Smoking before, during, and after pregnancy

Am J Public Health. 1990 May;80(5):541-4. doi: 10.2105/ajph.80.5.541.


We report the first national data on smoking before, during, and after pregnancy. Estimates are based on the 1986 Linked Telephone Survey that reinterviewed 1,550 White women 20-44 years of age who were respondents to the 1985 National Health Interview Survey. An estimated 39 percent of White women who had smoked before pregnancy quit smoking while pregnant (27 percent when they found out they were pregnant and 12 percent later during pregnancy). Women with less than 12 years of education were five times as likely to smoke and one-fourth as likely to quit as those with 16 or more years of education. Women who smoked more than one pack of cigarettes per day before pregnancy were one-fifth as likely to quit as those smoking less. Of the women who quit, 70 percent resumed smoking within one year of delivery. Of those who relapsed, 67 percent resumed smoking within three months of delivery and 93 percent within six months. There is little evidence of educational differentials in relapse rates. The fact that relapse remains high suggests that while health of the fetus is a strong influence on women's smoking habits, women may be less aware of the effect of passive smoke on the infant.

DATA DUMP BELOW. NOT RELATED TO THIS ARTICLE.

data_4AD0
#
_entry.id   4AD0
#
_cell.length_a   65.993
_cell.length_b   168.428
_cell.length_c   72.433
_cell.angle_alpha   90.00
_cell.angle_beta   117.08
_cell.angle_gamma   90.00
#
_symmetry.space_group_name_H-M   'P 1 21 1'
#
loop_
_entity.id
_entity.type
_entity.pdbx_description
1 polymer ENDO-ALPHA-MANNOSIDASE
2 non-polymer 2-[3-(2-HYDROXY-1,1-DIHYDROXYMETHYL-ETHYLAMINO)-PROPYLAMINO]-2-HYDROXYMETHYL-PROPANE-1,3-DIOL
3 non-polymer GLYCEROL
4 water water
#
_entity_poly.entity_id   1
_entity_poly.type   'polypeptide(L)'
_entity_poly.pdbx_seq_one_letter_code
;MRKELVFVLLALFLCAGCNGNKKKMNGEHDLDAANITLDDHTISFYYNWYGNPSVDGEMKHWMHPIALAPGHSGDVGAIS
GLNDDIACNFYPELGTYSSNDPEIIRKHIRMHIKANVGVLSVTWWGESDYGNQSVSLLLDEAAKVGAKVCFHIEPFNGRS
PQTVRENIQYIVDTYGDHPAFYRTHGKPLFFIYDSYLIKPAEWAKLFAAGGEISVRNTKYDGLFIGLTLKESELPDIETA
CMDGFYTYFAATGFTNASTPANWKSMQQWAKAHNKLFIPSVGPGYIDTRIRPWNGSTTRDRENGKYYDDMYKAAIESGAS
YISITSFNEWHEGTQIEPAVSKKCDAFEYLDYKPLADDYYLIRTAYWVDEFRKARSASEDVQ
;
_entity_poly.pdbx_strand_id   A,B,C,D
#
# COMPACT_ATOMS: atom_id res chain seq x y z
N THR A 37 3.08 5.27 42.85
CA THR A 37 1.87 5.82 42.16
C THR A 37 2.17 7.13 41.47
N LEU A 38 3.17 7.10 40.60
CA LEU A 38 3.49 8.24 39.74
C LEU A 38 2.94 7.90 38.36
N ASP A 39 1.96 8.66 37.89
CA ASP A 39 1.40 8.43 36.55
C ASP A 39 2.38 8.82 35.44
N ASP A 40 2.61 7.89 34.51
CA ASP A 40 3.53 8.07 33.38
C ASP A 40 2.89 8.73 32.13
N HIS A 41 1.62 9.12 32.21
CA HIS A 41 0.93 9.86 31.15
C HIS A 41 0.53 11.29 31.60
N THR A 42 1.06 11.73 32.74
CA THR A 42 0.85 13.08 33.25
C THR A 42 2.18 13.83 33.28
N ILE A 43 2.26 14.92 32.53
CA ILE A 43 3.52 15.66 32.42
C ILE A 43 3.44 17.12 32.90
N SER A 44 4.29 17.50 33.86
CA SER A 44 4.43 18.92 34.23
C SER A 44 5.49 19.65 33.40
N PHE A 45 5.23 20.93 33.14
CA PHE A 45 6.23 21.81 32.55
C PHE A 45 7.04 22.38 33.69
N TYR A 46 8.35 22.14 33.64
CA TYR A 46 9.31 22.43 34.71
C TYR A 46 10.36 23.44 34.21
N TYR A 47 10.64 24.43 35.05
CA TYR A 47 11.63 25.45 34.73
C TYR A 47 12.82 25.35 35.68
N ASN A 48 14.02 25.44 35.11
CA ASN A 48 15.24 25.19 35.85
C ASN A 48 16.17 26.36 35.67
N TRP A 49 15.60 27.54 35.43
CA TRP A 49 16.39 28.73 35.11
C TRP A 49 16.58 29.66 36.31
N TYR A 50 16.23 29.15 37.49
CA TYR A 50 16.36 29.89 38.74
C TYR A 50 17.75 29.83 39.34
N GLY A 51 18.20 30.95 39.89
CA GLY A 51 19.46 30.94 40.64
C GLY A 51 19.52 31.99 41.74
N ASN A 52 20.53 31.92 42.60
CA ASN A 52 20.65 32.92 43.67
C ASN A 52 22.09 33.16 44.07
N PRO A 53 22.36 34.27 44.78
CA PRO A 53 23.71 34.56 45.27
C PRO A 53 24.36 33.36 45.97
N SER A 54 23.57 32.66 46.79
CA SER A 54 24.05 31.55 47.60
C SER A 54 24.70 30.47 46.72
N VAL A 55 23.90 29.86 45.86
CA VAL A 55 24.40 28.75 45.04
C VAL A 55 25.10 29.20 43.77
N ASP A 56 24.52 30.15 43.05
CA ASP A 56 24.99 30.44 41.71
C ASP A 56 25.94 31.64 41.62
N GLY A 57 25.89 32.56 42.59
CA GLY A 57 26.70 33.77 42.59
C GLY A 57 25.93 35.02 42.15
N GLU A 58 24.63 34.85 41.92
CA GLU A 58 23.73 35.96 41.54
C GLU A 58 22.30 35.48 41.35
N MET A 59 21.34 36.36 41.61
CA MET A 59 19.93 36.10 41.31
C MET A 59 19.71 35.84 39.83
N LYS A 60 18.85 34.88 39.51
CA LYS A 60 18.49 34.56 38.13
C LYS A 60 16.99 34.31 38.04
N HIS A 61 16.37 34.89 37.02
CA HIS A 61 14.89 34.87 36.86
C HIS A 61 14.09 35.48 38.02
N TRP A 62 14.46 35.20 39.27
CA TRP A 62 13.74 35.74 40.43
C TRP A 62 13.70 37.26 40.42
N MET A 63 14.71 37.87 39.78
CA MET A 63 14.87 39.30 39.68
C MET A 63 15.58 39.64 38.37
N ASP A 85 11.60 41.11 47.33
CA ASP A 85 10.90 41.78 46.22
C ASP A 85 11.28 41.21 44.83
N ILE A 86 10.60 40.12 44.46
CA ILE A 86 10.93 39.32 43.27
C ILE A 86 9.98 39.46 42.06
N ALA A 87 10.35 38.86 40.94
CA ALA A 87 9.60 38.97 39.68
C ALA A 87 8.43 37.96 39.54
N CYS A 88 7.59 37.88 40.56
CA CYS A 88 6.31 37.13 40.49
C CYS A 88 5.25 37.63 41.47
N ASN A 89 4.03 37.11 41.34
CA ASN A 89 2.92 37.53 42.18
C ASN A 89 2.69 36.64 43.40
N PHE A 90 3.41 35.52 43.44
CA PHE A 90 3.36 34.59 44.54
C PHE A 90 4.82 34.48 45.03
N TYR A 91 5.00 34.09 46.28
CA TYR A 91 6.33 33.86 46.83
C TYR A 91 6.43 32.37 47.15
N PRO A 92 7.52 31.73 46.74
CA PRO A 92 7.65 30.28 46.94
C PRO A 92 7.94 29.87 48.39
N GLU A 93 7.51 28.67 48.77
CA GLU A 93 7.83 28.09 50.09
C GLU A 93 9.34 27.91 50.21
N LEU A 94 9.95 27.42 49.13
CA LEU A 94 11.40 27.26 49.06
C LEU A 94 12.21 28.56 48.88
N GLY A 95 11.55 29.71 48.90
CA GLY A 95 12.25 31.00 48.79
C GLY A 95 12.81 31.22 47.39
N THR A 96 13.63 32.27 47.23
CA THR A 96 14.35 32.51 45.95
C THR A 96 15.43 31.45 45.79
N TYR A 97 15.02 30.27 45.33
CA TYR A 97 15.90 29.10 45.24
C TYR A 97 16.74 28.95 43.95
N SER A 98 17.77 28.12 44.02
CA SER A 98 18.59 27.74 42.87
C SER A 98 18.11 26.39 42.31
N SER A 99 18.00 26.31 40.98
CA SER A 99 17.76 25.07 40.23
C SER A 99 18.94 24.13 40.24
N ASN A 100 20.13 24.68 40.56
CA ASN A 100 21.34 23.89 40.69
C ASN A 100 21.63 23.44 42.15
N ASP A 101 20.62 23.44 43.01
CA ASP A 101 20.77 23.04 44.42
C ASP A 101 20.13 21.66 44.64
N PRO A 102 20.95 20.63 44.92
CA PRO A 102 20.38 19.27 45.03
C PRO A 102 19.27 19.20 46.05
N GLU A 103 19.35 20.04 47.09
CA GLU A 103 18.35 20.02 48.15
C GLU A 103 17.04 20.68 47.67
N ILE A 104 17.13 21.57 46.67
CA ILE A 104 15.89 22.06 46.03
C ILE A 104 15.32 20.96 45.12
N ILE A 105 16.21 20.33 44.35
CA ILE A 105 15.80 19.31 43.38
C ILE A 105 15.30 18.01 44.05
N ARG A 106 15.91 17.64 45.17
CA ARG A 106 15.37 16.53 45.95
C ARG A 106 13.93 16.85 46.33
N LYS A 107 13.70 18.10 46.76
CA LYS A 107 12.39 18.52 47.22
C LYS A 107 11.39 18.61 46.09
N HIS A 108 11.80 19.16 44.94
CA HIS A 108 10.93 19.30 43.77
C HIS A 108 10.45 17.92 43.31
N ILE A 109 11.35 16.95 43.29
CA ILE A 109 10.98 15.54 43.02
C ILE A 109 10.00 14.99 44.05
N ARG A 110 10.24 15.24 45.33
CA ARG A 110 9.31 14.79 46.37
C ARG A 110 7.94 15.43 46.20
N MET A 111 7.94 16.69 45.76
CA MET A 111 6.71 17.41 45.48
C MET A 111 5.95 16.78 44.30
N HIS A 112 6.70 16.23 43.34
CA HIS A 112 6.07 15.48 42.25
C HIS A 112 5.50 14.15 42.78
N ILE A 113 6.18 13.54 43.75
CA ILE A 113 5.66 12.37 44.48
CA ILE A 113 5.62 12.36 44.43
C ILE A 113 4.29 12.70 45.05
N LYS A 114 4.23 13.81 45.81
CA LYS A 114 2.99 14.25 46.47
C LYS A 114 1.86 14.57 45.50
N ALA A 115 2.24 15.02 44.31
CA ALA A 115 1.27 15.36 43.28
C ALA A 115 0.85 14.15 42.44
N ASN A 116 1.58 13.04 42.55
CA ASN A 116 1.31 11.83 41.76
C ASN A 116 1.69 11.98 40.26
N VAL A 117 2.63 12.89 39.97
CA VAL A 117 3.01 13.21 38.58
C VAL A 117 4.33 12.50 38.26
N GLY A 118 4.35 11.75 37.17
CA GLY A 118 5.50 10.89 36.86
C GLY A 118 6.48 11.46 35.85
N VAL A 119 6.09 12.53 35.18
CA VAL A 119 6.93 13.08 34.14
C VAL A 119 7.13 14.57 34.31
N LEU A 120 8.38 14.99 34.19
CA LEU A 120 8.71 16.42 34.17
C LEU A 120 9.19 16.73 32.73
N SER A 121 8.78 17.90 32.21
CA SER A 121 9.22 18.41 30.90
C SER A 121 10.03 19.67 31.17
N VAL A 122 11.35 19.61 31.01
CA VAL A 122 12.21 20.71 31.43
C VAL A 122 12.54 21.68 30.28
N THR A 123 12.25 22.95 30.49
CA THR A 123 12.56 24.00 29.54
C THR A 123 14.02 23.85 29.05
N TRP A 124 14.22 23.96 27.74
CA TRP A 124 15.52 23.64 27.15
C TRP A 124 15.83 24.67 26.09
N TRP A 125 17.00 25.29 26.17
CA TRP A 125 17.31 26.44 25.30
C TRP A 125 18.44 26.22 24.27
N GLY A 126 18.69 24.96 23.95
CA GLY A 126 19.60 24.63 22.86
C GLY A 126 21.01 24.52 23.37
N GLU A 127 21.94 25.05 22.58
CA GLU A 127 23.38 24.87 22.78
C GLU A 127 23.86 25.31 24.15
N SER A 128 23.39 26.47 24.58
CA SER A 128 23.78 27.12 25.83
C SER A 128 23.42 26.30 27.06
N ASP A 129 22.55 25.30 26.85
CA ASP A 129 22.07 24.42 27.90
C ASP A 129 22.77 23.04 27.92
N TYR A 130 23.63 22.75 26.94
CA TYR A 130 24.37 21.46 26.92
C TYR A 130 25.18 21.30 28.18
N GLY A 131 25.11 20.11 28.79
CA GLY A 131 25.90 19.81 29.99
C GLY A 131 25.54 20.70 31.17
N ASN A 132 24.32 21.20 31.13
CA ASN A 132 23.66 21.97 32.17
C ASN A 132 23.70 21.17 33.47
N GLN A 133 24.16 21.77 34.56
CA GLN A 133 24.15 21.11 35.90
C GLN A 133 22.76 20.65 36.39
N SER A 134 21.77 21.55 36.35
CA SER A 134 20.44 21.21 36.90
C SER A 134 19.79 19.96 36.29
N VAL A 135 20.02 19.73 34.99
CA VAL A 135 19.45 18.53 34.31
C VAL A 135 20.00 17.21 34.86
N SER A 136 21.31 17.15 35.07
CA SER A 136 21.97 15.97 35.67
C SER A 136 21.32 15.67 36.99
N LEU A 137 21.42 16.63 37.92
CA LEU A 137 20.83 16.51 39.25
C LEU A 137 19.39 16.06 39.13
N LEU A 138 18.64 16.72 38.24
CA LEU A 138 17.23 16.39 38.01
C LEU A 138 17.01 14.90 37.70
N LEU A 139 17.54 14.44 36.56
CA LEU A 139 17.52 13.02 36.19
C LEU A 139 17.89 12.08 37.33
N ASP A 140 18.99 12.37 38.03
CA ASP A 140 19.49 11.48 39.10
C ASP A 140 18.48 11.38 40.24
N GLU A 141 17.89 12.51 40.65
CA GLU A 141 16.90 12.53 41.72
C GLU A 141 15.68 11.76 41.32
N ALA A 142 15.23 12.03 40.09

MeSH terms

  • Adult
  • Educational Status
  • Female
  • Humans
  • Logistic Models
  • Marriage / statistics & numerical data
  • Odds Ratio
  • Pregnancy*
  • Prenatal Care / statistics & numerical data
  • Smoking / epidemiology*
  • Surveys and Questionnaires
  • United States / epidemiology